But I feel like I should be able to hit 5 or 6 knots at cruising speed. Other sailboats always seem to pass me by.

Anyone experience something similar? Thoughts on how to address the problem? Is the lack of power just something I need to learn to accept with a feathering prop?

Thanks for your suggestions
When was the bottom, including the prop, last cleaned? A dirty prop can have a horrendous effect on motoring performance.
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Old 17-10-2012, 17:32   #9
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Re: Sabre 362 motors too slowly... Prop issue?

Your boat should be much faster than it is. Something is definitely wrong.

I have a 3jh3e and at 2800 r.p.m. I get 6.7 knots. At max power I turn 3900 r.p.m. and get 7.4 knots. I swing an 18 inch prop. My displacement is is similar to yours and my water line length is 2 feet less. I have a "dirty" full keel and a hard chine.

Steve
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Old 17-10-2012, 18:16   #10
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Thanks for all your ideas. Hopefully pitch or something that can be fixed on the prop. Look forward to resolving for next season.
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Old 17-10-2012, 18:33   #11
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Re: Sabre 362 motors too slowly... Prop issue?

If the bottom is clean, you need the prop pitch increased. A diver can do it on a Max Prop.
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Old 17-10-2012, 18:38   #12
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Re: Sabre 362 motors too slowly... Prop issue?

Quote:
Originally Posted by Tash362 View Post
Trying to gauge how slowly I move under power versus other boats, and what I might be able to do about it.

I've got a 1993 Sabre 362 with a Yanmar 3HJ, 38 hp @3800 rpm. The prop is a 16" 3 blade MAX feathering prop. I've had the boat for just over a year. Sails beautifully, but can't help but notice I just don't move well under power. From what I've read, 2800-2900 rpm represents a good cruising level of throttle. At that level, I do about 4 knots in calm water. Maybe I can pick up a 1/4 to 1/2 knot if I nudge it just above 3000 rpm.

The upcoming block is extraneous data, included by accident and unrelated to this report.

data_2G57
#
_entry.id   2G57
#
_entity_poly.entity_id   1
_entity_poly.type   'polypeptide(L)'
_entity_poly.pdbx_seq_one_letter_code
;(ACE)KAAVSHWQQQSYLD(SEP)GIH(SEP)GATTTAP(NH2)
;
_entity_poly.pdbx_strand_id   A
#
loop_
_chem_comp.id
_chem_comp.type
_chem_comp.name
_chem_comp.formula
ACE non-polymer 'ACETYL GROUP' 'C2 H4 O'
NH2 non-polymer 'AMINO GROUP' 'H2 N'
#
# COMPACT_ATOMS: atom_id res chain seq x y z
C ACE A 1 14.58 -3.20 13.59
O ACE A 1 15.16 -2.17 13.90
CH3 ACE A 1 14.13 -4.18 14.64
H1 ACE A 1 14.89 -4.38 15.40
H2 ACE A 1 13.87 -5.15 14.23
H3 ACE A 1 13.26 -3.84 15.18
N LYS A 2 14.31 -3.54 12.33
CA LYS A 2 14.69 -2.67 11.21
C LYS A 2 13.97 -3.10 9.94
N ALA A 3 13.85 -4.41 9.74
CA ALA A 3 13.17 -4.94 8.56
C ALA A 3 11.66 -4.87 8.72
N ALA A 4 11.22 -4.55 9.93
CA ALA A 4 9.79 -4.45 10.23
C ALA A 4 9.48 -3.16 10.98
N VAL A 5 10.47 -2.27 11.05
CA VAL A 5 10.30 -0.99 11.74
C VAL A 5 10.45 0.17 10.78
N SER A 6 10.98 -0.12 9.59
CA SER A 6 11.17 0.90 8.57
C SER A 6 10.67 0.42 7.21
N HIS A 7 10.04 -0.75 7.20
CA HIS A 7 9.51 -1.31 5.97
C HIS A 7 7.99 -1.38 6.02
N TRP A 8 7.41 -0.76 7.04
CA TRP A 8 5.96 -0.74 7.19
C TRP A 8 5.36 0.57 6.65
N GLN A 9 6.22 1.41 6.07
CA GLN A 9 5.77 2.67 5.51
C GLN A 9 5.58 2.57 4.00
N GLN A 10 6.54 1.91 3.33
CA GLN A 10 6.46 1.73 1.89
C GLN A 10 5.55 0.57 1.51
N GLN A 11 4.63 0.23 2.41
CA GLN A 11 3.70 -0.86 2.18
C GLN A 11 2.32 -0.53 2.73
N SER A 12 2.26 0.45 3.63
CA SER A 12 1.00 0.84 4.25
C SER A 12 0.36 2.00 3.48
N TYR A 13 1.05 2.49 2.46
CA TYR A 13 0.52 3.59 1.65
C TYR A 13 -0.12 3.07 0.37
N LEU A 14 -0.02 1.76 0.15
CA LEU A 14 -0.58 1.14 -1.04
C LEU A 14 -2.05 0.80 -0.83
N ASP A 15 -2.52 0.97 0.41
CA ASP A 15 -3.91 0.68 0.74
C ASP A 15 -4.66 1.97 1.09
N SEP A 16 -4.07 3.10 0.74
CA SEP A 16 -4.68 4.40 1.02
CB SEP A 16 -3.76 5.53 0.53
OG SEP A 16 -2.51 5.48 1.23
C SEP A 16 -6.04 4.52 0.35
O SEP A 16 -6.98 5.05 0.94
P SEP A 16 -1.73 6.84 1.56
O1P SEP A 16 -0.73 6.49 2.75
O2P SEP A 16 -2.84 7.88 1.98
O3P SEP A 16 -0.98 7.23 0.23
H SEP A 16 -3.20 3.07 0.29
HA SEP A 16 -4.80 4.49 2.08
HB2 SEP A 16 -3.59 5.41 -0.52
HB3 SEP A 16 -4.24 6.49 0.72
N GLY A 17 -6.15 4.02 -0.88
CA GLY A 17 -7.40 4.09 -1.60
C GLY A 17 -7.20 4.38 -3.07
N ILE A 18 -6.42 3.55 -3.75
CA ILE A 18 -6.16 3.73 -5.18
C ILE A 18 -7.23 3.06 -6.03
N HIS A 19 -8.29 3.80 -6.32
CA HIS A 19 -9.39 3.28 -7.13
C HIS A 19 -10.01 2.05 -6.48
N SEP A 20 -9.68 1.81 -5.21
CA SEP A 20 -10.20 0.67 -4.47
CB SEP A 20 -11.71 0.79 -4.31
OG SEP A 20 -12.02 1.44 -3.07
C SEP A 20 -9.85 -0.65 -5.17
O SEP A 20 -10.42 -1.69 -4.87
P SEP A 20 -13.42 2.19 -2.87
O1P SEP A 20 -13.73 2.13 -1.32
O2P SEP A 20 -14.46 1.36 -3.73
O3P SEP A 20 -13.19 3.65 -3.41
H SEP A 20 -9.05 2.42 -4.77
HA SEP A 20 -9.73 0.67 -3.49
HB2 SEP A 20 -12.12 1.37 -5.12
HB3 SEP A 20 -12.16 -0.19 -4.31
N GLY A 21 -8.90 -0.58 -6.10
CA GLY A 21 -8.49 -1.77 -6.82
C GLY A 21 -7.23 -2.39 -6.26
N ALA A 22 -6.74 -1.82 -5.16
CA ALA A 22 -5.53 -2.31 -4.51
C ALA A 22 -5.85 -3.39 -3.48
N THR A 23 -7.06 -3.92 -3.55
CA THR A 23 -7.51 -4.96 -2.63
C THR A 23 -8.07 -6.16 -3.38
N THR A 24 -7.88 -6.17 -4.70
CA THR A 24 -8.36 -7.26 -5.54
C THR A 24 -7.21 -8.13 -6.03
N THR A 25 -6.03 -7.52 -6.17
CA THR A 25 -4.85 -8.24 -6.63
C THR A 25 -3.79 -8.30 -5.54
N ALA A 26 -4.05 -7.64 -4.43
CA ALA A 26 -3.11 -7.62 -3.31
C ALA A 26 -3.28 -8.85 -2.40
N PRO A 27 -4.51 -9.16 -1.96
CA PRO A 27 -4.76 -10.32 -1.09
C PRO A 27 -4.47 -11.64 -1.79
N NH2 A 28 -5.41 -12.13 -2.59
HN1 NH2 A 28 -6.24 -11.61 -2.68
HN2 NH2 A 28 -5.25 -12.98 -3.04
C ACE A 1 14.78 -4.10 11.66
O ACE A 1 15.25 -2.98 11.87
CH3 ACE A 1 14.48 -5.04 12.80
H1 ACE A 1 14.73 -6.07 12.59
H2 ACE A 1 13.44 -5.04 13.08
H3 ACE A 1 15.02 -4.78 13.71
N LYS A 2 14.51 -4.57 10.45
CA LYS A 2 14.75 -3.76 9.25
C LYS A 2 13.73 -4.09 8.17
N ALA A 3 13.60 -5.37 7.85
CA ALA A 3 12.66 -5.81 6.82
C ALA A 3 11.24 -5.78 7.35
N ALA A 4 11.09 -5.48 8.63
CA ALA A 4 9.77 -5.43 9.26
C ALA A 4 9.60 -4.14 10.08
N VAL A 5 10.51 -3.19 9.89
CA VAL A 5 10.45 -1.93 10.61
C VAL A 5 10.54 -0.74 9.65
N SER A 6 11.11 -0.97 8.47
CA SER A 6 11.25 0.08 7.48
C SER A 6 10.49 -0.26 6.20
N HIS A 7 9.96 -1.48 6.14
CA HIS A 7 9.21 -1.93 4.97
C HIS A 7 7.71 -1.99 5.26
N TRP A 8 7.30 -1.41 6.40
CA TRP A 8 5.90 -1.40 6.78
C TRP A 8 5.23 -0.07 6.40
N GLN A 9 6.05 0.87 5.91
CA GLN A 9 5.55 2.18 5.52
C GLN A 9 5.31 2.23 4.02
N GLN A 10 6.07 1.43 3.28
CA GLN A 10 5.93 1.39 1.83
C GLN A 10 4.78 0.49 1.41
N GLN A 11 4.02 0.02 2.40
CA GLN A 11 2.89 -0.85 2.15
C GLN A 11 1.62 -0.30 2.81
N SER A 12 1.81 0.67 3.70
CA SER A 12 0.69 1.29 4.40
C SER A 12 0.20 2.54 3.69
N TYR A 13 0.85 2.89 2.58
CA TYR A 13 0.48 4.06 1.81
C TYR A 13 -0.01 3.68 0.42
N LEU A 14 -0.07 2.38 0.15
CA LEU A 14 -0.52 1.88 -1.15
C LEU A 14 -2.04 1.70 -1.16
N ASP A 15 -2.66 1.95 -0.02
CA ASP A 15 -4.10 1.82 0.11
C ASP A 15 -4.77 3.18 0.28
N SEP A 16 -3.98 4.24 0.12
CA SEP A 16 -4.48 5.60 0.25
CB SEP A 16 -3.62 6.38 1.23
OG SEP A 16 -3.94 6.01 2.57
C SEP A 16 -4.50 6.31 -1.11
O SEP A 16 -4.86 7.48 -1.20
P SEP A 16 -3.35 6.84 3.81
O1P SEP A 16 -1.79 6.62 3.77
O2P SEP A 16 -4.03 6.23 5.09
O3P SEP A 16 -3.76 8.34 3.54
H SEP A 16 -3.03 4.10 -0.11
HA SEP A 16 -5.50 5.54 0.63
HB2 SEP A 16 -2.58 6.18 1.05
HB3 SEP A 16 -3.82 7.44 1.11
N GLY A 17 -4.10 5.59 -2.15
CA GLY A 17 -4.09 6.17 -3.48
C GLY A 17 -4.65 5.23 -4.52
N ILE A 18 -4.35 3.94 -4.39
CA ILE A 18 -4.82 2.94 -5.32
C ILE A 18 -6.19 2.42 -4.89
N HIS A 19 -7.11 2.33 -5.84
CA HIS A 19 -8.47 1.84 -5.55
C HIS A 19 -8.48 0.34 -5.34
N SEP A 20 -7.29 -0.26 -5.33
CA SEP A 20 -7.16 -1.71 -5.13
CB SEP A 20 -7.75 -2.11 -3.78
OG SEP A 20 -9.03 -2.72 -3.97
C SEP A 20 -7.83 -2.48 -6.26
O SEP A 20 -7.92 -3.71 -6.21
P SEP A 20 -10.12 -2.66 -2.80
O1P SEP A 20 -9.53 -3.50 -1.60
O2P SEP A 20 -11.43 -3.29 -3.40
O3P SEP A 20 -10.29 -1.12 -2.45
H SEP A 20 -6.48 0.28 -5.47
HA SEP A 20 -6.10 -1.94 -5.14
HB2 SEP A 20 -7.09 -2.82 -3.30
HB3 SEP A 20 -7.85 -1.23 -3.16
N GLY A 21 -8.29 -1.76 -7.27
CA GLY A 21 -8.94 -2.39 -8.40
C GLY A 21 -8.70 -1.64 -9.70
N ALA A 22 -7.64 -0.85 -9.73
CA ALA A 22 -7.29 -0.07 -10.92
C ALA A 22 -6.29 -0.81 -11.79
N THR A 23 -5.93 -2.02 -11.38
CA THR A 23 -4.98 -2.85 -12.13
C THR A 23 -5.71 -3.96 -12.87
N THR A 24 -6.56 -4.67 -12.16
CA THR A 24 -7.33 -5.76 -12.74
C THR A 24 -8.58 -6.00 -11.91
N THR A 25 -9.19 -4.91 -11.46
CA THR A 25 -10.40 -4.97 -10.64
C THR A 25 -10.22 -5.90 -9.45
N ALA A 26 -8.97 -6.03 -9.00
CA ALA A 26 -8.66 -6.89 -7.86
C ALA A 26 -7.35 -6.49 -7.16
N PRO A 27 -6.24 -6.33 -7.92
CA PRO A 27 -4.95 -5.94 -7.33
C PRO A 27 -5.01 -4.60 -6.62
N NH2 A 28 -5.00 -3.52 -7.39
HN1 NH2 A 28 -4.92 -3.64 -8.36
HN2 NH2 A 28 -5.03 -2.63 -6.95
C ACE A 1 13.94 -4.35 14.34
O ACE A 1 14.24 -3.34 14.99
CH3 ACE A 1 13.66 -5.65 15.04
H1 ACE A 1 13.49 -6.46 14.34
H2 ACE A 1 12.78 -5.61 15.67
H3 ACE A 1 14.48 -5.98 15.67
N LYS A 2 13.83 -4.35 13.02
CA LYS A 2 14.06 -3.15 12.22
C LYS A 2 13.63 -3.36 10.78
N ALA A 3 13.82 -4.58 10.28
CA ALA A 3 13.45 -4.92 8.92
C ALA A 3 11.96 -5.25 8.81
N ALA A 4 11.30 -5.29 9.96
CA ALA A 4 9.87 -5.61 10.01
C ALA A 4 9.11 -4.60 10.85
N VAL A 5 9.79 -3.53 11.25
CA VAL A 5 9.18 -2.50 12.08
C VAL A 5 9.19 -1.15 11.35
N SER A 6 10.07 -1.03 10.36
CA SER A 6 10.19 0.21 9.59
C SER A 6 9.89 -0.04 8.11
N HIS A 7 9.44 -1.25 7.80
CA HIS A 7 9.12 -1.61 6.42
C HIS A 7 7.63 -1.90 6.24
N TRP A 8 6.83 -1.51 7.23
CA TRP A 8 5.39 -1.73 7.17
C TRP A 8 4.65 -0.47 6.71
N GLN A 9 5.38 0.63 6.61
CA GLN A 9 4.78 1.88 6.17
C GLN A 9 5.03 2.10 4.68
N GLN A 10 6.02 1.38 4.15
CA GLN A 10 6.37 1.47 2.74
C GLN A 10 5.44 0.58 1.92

But I feel like I should be able to hit 5 or 6 knots at cruising speed. Other sailboats always seem to pass me by.

Anyone experience something similar? Thoughts on how to address the problem? Is the lack of power just something I need to learn to accept with a feathering prop?

Thanks for your suggestions
I downloaded the guide for a maxprop that was given to me. I swagged the initial setting and got it close. Next haulout I tweaked it and got it right.

It can be done in the water but I wouldn't. There are too many bits that can be dropped and aligning the internal gearing is a bit trickly - like 3-handed tricky.

You have plenty of HP and plenty of prop. I would go up an initial 2-3 degrees for next season and see how that goes.
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Old 19-10-2012, 21:53   #13
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Re: Sabre 362 motors too slowly... Prop issue?

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Originally Posted by Ex-Calif View Post
IIt can be done in the water but I wouldn't. There are too many bits that can be dropped and aligning the internal gearing is a bit trickly - like 3-handed tricky.
There is almost never a reason to haul a boat for any prop work and a competent diver can repitch any Max Prop with no problem. PYI has a list of qualified divers around the country that can do this while the boat is in the water. Give them a call and ask.
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Old 19-10-2012, 23:37   #14
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Re: Sabre 362 motors too slowly... Prop issue?

I'd check your bottom first thing. Are you dragging anything? Had a Hunter in our marina complaining about slow motor speed and discovered they had "hooked" a crabpot on their rudder. Been sailing like that most of the summer....go figure????? Love the Chesapeake Bay!!
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Old 20-10-2012, 00:04   #15
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Quote:
Originally Posted by Tash362
Thanks for all your ideas. Hopefully pitch or something that can be fixed on the prop. Look forward to resolving for next season.
We have the same engine and the 2 blade 16" Max-Prop on our J/120 and... After the installation we had the same problem. 4 knots. Now we motor at 7 knots at 2400 rpms. The problem was completely my error. When I installed the prop I was targeting 12" of pitch. I pulled out the Max-Prop instructions and set the pitch to 12 DEGREES. Oops. It turns out that 22 degrees is about 12" of pitch. As clearly shown on the first page of the instructions. Made the correction and now the boat speed is just what it should be.

That said, my transmission ratio is likely different from yours and of course your hull is different so your settings will be different too. Call PYI and get their recommendation.